Photo by Alfred Stieglitz, 1897. Print by R.H. Russell. Retouched by Riff Chorusriff. Image via nypl.org.
You’re at the intersection of 5th Avenue and 59th Street looking southeast from the southern tip of Central Park. Nearly one hundred and twenty years linger between the snapping of these two shots (above and below). Today, taxi cabs fly by the entrance to the underground Apple store. In 1897, however, horse-drawn carriages rattled past the Hotel Savoy, a luxurious, 12-story structure commanded the Apple store’s lot, at the General Motors building, from 1892 to 1927.
The old photograph is captioned “The Glow of Night.” It was originally taken by Alfred Stieglitz (1864-1946) and reprinted in a portfolio of his work called Picturesque Bits of New York and Other Studies (1897). Interestingly, only four of the “bits” were actually shot in New York City. The other eight captured scenes in Paris, Venice, Holland, and Germany.
The same location today. Photo by Riff Chorusriff. 2017 (before the Apple Store cube was removed recently).
Aiming for publicity, publisher Robert Howard Russell placed a two-page ad for the collection in one of his own catalogs. The listed price? $10. However, if you had to have the “Edition-De-Luxe in a special binding, limited to forty copies of the first impressions, each plate signed by Mr. Stieglitz,” you’d need to come up with $25. If the expense of neither book option appealed to you, though, Russell offered alternatives. You could buy “single proofs of any of the plates” for $2 or “artist’s proofs, signed by Mr. Stieglitz” for $5. Unfortunately, not many of the books sold. Some sources claim it was only 25 copies. The single proof options weren’t successful either.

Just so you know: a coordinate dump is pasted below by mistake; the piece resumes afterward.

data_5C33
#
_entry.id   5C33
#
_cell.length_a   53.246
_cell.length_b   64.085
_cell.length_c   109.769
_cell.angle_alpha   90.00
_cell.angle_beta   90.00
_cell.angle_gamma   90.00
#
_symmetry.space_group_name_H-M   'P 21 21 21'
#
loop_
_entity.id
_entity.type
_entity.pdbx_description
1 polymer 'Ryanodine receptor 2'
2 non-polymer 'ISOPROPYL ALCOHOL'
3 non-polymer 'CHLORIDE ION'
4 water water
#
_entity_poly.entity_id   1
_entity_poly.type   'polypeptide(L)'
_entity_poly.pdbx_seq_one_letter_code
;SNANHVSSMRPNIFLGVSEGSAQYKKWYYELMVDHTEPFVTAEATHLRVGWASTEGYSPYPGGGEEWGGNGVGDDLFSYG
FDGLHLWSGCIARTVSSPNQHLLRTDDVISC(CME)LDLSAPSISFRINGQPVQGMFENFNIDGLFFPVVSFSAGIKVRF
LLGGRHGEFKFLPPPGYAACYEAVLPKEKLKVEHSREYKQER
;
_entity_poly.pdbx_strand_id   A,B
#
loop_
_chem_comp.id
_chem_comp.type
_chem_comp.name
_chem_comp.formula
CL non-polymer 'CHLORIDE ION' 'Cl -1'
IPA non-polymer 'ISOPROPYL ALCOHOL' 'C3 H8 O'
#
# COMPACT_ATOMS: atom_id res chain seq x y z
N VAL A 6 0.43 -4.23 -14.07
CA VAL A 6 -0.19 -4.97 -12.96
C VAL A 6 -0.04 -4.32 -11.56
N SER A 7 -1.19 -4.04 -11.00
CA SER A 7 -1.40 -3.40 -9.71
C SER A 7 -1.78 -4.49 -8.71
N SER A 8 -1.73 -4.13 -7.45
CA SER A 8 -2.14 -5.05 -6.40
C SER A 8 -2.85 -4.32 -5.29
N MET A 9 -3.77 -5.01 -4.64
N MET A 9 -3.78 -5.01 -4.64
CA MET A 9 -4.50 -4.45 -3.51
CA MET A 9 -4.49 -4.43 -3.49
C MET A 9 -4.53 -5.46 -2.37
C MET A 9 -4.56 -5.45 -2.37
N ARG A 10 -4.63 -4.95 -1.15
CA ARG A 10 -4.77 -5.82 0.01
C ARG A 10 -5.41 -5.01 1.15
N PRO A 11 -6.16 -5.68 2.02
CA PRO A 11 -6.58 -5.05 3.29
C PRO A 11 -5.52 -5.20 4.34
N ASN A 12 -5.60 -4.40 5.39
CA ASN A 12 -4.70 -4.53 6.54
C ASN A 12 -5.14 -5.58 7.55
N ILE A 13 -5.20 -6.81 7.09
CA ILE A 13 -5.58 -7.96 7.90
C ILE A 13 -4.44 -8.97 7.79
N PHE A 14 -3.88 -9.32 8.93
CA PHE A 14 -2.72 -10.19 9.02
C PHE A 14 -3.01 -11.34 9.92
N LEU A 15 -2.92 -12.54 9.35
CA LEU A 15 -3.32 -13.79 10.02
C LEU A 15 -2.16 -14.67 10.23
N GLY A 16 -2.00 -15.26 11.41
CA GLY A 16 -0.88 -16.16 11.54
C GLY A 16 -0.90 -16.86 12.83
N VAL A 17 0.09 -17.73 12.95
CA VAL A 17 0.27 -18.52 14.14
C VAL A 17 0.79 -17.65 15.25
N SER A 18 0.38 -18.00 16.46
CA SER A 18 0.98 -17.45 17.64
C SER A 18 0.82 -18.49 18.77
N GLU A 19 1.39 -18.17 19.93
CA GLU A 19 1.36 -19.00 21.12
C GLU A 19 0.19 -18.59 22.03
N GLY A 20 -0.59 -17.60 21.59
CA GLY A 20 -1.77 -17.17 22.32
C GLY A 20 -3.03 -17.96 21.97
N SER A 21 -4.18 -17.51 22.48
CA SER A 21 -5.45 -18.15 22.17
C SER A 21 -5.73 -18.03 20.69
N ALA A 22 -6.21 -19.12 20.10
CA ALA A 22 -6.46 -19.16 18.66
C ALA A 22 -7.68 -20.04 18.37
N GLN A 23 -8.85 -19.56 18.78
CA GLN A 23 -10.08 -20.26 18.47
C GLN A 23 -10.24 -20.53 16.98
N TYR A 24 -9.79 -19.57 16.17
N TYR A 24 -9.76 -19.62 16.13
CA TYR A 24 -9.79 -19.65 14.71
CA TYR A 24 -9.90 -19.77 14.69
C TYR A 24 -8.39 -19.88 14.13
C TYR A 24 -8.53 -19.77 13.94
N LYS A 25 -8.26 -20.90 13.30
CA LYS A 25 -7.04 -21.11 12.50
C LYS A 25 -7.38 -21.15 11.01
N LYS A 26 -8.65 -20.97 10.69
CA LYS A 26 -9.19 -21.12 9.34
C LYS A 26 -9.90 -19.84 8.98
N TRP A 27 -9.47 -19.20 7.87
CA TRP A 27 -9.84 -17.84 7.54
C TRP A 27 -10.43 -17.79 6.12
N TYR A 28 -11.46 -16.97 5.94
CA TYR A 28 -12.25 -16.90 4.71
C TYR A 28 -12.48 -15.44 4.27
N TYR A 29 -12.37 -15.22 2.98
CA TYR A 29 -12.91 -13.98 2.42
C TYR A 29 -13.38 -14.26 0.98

In 1898, The Photographic Times—Walter E. Woodbury’s “illustrated monthly magazine devoted to the interests of artistic and scientific photography” – wrote this summary of Picturesque Bits:
Mr. Stieglitz is undoubtedly the pioneer of pictorial photography in this country, and in this portfolio we have a collection of twelve of his best works. The reproductions are on plate paper 14 x 17 inches, and printed by the photogravure process….
“The Glow of Night” is a photograph taken at midnight, and gives a perfect reproduction of New York at that hour. The electric lights and the reflection on the wet pavements are all rendered with startling fidelity.
In his 1898 appraisal of Picturesque Bits for Camera Notes—a journal circulated by the Camera Club of New York from 1897 to 1903—William M. Murray remarked that
Each plate is presented in a color appropriate to the subject. We might take exception to the tint employed in the “Glow of Night,” where the desire to reproduce the yellow glare of the incandescent and other lights glowing through the fog and mist of a rainy night on Fifth Avenue has led to the employment of colors that are singularly disagreeable.
Perhaps our photographic experience heightens this repugnance, because the tones, ranging from yellow to a somewhat dirty greenish black, recall the effect of an aristotype badly sulphurized in a combined toning and fixing bath. It is possible that the print will be more satisfactory to an artist, or to an art lover, who has never dabbled in photography.